Flexible Spending Accounts: Give employees a fixed budget per year, and each employee decides how to allocate that budget. For example, one employee might want new glasses or is expecting an orthodontic bill, so that person would allocate funds to the non-taxable HSA. Another employee feels super healthy and prefers to spend their investment on a ski pass and a contribution to the TFSA.
Benefits to Employees:
Employees can personalize their benefits by using the dollars to meet their needs (e.g. Additional mental health supports)
Plan members want the power to purchase what they want for health and wellness – investing in what matters most to their wellbeing.
Benefits to Employers
According to the Sanofi Healthcare Survey, 82% of employees indicate that they intend to stay with their employee if they have a health spending account. This number drops to 64% for those employees without a health spending account.
The fixed contribution to a flexible health and or wellness spending account makes it easier to budget benefit costs.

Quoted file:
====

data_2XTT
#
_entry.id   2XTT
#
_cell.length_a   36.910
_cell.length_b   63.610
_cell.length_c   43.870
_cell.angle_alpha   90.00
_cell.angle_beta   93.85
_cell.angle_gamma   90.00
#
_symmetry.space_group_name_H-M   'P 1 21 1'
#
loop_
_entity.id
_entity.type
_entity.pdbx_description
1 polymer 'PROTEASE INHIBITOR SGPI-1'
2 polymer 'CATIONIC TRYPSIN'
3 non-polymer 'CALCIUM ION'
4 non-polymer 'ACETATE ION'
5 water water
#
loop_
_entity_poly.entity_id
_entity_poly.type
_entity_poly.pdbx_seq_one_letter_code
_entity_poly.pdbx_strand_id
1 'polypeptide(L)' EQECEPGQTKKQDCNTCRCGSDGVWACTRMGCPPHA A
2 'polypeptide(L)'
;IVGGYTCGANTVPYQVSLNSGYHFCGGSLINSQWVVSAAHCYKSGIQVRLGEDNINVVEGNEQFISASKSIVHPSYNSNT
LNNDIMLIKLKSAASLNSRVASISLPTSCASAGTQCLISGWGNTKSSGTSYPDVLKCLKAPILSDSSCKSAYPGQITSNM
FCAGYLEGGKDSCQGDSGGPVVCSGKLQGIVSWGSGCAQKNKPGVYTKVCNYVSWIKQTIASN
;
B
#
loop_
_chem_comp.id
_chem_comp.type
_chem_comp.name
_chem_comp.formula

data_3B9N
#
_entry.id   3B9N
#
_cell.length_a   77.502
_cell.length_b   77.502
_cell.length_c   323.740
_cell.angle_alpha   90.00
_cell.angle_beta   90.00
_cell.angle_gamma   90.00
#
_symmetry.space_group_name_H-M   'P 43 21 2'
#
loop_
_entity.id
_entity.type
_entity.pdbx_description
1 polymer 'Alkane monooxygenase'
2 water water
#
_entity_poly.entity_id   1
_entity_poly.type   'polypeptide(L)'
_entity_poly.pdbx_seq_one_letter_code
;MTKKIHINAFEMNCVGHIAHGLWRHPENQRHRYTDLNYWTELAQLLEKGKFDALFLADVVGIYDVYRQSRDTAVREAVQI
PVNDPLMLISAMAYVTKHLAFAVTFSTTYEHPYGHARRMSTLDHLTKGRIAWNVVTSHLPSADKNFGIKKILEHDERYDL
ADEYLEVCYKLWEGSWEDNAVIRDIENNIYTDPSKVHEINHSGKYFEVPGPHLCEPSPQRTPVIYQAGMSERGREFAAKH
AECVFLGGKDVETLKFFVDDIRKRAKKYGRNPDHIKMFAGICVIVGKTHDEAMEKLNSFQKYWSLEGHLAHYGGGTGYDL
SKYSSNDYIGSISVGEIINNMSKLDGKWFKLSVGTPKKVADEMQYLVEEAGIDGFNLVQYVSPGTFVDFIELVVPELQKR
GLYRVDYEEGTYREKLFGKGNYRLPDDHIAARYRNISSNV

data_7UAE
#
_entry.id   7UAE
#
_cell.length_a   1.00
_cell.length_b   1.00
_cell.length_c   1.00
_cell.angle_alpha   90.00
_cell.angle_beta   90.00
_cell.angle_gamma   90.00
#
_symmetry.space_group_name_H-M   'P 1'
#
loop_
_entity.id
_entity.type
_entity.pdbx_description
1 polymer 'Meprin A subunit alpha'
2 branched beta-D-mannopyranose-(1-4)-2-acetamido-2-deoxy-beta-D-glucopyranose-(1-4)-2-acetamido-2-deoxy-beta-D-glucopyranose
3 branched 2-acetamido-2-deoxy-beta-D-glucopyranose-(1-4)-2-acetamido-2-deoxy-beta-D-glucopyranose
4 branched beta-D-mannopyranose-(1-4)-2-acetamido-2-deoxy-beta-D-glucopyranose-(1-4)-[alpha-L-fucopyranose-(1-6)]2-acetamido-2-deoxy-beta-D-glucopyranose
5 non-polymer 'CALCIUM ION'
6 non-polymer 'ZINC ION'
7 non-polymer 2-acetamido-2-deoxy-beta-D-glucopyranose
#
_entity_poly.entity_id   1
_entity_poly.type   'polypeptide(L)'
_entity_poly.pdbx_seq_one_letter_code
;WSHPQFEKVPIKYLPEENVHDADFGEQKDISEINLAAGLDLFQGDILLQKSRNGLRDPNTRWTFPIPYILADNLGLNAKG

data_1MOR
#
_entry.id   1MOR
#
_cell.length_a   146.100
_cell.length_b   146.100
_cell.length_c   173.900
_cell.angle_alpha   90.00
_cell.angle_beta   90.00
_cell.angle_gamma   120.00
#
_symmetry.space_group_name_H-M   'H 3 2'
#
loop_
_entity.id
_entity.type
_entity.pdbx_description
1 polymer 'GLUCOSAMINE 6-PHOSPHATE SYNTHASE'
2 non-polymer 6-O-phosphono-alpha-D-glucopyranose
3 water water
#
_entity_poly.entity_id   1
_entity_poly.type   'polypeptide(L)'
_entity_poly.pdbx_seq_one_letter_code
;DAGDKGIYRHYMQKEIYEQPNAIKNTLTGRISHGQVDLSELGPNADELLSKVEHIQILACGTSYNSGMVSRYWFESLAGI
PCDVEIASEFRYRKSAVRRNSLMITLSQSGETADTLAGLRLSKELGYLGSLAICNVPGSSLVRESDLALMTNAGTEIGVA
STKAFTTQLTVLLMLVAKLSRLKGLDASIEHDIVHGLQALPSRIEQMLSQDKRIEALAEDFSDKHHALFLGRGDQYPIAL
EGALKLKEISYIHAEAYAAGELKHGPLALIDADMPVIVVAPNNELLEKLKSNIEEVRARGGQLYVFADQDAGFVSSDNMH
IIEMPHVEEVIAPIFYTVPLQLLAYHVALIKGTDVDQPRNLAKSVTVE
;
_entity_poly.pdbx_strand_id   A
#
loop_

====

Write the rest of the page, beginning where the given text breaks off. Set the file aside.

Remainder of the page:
Communicate to your team that health, wellness, or flexible spending accounts are part of your wellness investment.
Design your wellness plan to say “yes” by clearly identifying eligible claims, linking claim categories to the overarching goal of the program.
Consider having a third party administrator adjudicate wellness claims. It can be awkward having a team member make decisions about whether a co-worker’s claim falls within the intended definition.
Think outside the box when developing wellness claim categories. These programs help make your benefits plan braggable, so be creative!
Pet daycare, vet bills, or pet insurance
Contributions to a TFSA, RRSP, or RESP
Student loan repayments
Continuing Education courses
Home office equipment